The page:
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McGhee appointed to PAB in advance of hearing on police officer’s dismissal

By Bill Short

Flag City LogoThe Millington Board of Mayor and Aldermen appointed member Thomas McGhee to the Personnel Appeals Board last week in advance of a hearing on a police officer’s dismissal.
Board members took the action during their Sept. 14 regular monthly meeting by a 4-3 vote, with McGhee abstaining, Aldermen Mike Caruthers, Frankie Dakin and Hank Hawkins dissenting and Mayor Terry Jones casting the tie-breaker.
McGhee, whose PAB term will end on Sept. 1, 2018, is replacing Debra Sigee.
Shortly before the vote, during the portion of the meeting designated for Public Comments, Sigee recalled that she was appointed to the PAB in December 2013 to replace McGhee, because he was elected as an alderman.
Requesting that her replacement be “someone other” than McGhee, Sigee called his reappointment a conflict of interest and a “blatant disregard” for the intent of the new City Charter.
She cited Section 5.05 of the Charter, which states that the aldermen will deal with city employees only through the city manager, except for “the purpose of obtaining information” so they can fulfill their duties.
Sigee said appointing McGhee will have him “indirectly involved” with the employees.
But City Attorney Charles Perkins said there is no conflict of interest for an alderman to serve on the PAB. He said it would only be an “issue” if one of the city department directors requested a hearing, because they are hired and fired by the Board of Mayor and Aldermen.
Perkins called a PAB “unusual” among municipalities. In most that have a city manager form of government, he said that individual hires and fires everyone. And if there is an appeal, it goes directly to court.
He believes Millington’s PAB was established because, under its previous Charter, the city had a mayor-aldermen form of government that gave the mayor the authority to hire and fire city employees.
Perkins said the “thinking at the time” probably viewed the PAB as a “check and balance” on the “general rules” to protect the employees. But Millington has a “different system” now.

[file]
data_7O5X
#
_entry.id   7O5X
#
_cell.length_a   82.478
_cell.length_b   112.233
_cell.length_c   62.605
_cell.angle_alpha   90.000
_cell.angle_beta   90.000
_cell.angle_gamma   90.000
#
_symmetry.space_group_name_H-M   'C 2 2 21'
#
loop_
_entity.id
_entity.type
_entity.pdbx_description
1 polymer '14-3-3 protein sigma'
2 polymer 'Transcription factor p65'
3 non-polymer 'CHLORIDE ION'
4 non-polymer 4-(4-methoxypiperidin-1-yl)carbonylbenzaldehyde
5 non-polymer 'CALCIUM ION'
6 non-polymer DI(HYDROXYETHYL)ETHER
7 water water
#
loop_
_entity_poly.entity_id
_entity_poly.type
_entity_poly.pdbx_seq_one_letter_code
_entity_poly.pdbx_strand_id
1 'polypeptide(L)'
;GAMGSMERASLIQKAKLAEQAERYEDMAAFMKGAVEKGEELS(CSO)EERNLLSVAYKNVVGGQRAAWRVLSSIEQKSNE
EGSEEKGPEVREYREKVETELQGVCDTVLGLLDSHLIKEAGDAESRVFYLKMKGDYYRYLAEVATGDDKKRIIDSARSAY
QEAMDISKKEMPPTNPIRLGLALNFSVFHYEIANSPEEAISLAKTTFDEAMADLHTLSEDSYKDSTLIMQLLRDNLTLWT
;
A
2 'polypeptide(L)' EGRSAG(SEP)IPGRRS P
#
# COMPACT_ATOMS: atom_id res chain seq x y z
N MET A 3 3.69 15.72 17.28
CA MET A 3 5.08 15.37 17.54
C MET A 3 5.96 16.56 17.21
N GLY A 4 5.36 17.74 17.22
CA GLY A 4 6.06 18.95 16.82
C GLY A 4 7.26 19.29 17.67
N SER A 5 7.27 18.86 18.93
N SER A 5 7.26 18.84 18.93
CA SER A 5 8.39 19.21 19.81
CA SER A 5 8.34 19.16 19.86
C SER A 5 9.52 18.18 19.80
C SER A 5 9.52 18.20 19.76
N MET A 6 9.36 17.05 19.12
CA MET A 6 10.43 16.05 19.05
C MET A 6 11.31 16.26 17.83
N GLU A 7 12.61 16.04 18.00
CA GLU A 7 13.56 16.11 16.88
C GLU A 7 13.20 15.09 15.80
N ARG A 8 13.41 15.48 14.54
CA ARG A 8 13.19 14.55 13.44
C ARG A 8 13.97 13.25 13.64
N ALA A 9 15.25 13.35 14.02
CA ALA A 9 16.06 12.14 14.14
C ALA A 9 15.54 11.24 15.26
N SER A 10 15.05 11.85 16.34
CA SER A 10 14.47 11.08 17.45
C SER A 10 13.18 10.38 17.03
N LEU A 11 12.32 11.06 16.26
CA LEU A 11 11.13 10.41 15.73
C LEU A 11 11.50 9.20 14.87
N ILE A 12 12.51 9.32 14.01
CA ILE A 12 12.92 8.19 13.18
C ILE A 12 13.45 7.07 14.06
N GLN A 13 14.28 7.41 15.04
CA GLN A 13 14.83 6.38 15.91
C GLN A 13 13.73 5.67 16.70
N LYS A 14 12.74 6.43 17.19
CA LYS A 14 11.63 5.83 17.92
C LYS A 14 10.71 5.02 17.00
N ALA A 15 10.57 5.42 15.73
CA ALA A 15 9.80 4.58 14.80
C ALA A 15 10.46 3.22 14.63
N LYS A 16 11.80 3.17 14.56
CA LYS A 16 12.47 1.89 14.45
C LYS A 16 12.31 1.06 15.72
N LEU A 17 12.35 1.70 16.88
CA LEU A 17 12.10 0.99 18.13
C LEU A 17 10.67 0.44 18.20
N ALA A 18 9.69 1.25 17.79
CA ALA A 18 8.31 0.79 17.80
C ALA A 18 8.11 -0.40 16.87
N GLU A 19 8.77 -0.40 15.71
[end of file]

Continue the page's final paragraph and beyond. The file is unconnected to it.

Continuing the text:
“Theoretically, the city manager is above politics,” he noted. “He’s making his decisions based on his best judgment.”
Perkins acknowledged that, if a termination is upheld by the PAB, the fired employee can appeal its ruling to the Chancery, Circuit or U.S. District Court.
Caruthers expressed concern about the “perception,” not the “legalities,” of having an alderman on the PAB. He thinks that might “cause an issue” when a case goes to court.
“My concern is that it really needs to be squeaky clean,” he said. “If we go to court, we need to not have any questions about it.”
Citing the Charter, Dakin said he shares Caruthers’ concern.
“We work through the city manager on personnel issues,” he noted. “And an alderman serving on that board, even if it’s not against the law, the perception is that he will be working with personnel.”
McGhee said the aldermen do not make personnel decisions affecting any employee below the level of a department director. So, he has no “input” into whether that individual is hired, fired or promoted.
“If I’m asked to serve, I’ll serve,” he said. “But I have no problem with the sitting board continuing to hear it. It’s not my issue. I serve the city.”
Alderman Chris Ford said he does not consider it a conflict for McGhee to serve on the PAB.
“With his background and experience, I think it adds another layer of professional judgment that none of us has,” he noted. “We’ve got to have an appeals board anyway. One is already in place, so we might as well move forward with these recommendations.”
Perkins said one of the recently fired police officers has requested a hearing before the PAB.
“So, we need to hear his case,” he said. “We plan to have a court reporter there and take sworn testimony.”
Because he expects the case to be disposed of in “an expeditious fashion,” Perkins said he anticipates that the hearing will be scheduled “sometime in early October.”

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